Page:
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Affixation in Relation to Nominal Pronouns and their Contribution to Discourse in Ghanaian Language (Twi)

  • Peter Fosu
  • Adu David Tuffour
  • Mary Andoh
  • Agnes Adwoa Mensah
  • Kennedy Bandoh
  • Felicia Asamoah-Poku
  • 945-952
  • Dec 9, 2023
  • Language

Affixation in Relation to Nominal Pronouns and their Contribution to Discourse in Ghanaian Language (Twi)

Peter Fosu1, Adu David Tuffour2, Mary Andoh1, Agnes Adwoa Mensah3, Kennedy Bandoh1, Felicia Asamoah-Poku4

1Department of Languages, Akrokerri College of Education, Ghana

2Department of Languages, Atebubu College of Education, Ghana

3Department of Languages, Berekum College of Education, Ghana

4Department of Languages, St. Louis College of Education, Ghana

DOI: https://dx.doi.org/10.47772/IJRISS.2023.7011073

Received: 31 October 2023; Revised: 07 November 2023; Accepted: 10 November 2023; Published: 09 December 2023

ABSTRACT

This study examined the phenomenon of affixation in relation to nominal pronouns and their contribution to discourse in Twi. Purposive sampling technique was used to select the participants for the study. The participants were selected based on their proficiency in Twi and their knowledge of affixation in relation to nominal pronouns. Purposive sampling was used to elicit significant information for the study. In all one hundred (100) participants consisting of both native and non-native speakers of Twi were considered. Twenty-five (25) from Atebubu Senior High School, fifty (50) from Asare Bediako Senior High School Akrokerri and twenty-five (25) from Berekum Senior High School. The instrument for data collection was unstructured interview consisting of open-ended questions. The unstructured interview was developed based on Owu-Ewie (2010), unstructured interview is a flexible way of obtaining information from participants in the field of research. The investigation revealed that, adding a morpheme, which is a meaningful linguistic unit, to a base word to change its meaning or create a new word is significant in Twi. The use of affixation in nominal pronouns contributes significantly to discourse in Twi by providing information about the speaker’s social identity, the social relationship between the speaker and the addressee, and the context of the communication. The study of affixation in nominal pronouns and its contribution to discourse in Twi have significant implications for language teaching, language policy. Theory that underpins this study is discourse analysis theory propounded by Foucault (1969). The theory explores the concepts of discourse and how knowledge is organized and produced through discursive formation.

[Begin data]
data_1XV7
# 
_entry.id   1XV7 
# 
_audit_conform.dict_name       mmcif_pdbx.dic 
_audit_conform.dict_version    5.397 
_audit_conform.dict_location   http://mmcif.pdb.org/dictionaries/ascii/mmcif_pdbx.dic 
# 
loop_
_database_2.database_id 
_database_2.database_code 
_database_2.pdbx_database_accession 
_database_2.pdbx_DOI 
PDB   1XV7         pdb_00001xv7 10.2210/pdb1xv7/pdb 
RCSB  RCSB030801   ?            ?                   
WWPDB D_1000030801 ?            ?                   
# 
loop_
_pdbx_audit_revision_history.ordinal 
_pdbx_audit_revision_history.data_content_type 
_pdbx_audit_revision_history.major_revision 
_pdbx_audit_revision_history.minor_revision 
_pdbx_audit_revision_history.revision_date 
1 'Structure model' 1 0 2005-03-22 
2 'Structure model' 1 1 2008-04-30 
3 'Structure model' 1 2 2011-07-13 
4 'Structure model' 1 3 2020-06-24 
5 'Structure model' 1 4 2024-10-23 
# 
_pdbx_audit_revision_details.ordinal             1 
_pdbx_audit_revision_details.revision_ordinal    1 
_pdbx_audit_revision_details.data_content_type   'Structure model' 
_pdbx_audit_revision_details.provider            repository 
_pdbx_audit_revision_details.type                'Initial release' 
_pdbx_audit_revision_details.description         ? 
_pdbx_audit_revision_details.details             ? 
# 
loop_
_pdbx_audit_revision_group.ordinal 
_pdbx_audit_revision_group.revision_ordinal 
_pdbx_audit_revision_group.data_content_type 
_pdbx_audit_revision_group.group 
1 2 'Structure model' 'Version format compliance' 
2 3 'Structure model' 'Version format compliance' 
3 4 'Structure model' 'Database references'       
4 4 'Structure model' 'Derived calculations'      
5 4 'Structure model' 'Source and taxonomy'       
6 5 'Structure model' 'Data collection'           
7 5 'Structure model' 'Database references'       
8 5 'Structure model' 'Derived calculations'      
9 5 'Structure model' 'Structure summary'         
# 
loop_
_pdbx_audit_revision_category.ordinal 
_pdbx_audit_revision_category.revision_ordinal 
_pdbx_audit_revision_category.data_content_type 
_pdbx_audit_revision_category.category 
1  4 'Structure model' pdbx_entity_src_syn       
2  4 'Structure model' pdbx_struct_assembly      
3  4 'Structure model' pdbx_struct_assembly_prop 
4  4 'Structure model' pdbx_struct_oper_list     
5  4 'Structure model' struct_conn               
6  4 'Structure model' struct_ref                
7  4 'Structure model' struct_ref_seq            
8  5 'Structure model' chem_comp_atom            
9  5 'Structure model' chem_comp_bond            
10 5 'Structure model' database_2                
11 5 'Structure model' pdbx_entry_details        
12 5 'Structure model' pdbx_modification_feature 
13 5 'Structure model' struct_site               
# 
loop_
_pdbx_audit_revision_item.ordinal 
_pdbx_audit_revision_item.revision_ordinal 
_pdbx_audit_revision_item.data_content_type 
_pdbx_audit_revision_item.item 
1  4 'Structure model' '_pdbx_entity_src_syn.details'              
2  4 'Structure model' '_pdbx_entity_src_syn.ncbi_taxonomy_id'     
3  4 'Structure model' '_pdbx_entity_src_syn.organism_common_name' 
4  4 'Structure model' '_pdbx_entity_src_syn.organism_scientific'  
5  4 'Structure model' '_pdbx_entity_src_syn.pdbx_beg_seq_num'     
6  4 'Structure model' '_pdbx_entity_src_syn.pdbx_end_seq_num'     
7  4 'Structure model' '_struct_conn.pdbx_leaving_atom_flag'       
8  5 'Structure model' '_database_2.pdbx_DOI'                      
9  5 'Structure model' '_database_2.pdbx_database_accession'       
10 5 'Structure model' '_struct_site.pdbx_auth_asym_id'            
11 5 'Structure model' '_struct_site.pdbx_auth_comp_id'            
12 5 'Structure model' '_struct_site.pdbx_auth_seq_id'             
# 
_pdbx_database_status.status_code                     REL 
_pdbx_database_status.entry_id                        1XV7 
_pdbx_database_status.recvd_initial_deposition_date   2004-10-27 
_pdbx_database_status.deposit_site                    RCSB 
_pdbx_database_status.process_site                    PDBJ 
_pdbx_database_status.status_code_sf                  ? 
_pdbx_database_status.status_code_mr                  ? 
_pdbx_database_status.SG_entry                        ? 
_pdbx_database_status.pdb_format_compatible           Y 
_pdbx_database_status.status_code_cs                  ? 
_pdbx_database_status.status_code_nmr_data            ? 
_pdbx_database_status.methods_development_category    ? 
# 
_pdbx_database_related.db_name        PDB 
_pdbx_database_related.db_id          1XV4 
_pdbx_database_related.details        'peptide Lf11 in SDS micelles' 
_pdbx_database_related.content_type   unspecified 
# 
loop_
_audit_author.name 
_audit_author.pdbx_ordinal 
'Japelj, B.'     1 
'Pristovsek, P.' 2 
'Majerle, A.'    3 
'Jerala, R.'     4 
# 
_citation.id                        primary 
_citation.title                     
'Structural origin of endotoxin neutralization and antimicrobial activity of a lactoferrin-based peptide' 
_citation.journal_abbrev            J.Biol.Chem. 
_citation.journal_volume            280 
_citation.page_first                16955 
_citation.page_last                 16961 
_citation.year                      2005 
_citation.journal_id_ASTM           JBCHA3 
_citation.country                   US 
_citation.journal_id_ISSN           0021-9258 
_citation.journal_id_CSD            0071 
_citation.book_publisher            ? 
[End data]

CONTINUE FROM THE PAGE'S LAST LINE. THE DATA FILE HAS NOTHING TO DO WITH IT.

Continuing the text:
Keywords: affixation, affixes, prefix, suffix, discourse, linguistics, relation

INTRODUCTION

Affixation in relation to nominal pronouns is a captivating topic in linguistics that has significant implications for discourse in Twi. Nominal pronouns are an essential component of language, and they play a crucial role in creating meaning in discourse. Affixation is a process that involves adding a morpheme to a word to change its meaning or function. In Twi, nominal pronouns can be affix with various morphemes, such as suffixes and prefixes, to convey different meanings. The study of affixation in nominal pronouns is particularly relevant in Twi because of its contribution to discourse. Nominal pronouns with affixes can provide important information about the identity, gender, and number of the referent, as well as their role in the discourse. The use of a feminine suffix in a nominal pronoun can indicate that the referent is female, while a plural suffix can indicate that there are multiple referents.